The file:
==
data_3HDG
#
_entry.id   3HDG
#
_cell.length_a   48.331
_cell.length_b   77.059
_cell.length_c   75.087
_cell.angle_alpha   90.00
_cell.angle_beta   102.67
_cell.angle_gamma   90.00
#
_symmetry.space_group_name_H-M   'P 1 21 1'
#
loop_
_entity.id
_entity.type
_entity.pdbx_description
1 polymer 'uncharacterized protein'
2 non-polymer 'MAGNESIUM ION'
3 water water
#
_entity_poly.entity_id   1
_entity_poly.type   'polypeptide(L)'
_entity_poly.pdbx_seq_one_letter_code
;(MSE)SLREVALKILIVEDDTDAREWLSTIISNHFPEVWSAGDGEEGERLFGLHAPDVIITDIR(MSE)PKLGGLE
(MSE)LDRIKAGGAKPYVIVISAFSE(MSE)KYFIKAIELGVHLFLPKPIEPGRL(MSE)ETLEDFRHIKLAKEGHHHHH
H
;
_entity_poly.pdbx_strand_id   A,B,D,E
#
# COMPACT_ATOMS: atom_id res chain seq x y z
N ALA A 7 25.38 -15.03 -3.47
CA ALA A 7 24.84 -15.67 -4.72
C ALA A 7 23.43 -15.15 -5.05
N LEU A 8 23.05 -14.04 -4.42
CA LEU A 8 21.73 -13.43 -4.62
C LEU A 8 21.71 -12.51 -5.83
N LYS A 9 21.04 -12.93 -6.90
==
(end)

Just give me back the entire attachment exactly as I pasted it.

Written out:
data_3HDG
#
_entry.id   3HDG
#
_cell.length_a   48.331
_cell.length_b   77.059
_cell.length_c   75.087
_cell.angle_alpha   90.00
_cell.angle_beta   102.67
_cell.angle_gamma   90.00
#
_symmetry.space_group_name_H-M   'P 1 21 1'
#
loop_
_entity.id
_entity.type
_entity.pdbx_description
1 polymer 'uncharacterized protein'
2 non-polymer 'MAGNESIUM ION'
3 water water
#
_entity_poly.entity_id   1
_entity_poly.type   'polypeptide(L)'
_entity_poly.pdbx_seq_one_letter_code
;(MSE)SLREVALKILIVEDDTDAREWLSTIISNHFPEVWSAGDGEEGERLFGLHAPDVIITDIR(MSE)PKLGGLE
(MSE)LDRIKAGGAKPYVIVISAFSE(MSE)KYFIKAIELGVHLFLPKPIEPGRL(MSE)ETLEDFRHIKLAKEGHHHHH
H
;
_entity_poly.pdbx_strand_id   A,B,D,E
#
# COMPACT_ATOMS: atom_id res chain seq x y z
N ALA A 7 25.38 -15.03 -3.47
CA ALA A 7 24.84 -15.67 -4.72
C ALA A 7 23.43 -15.15 -5.05
N LEU A 8 23.05 -14.04 -4.42
CA LEU A 8 21.73 -13.43 -4.62
C LEU A 8 21.71 -12.51 -5.83
N LYS A 9 21.04 -12.93 -6.90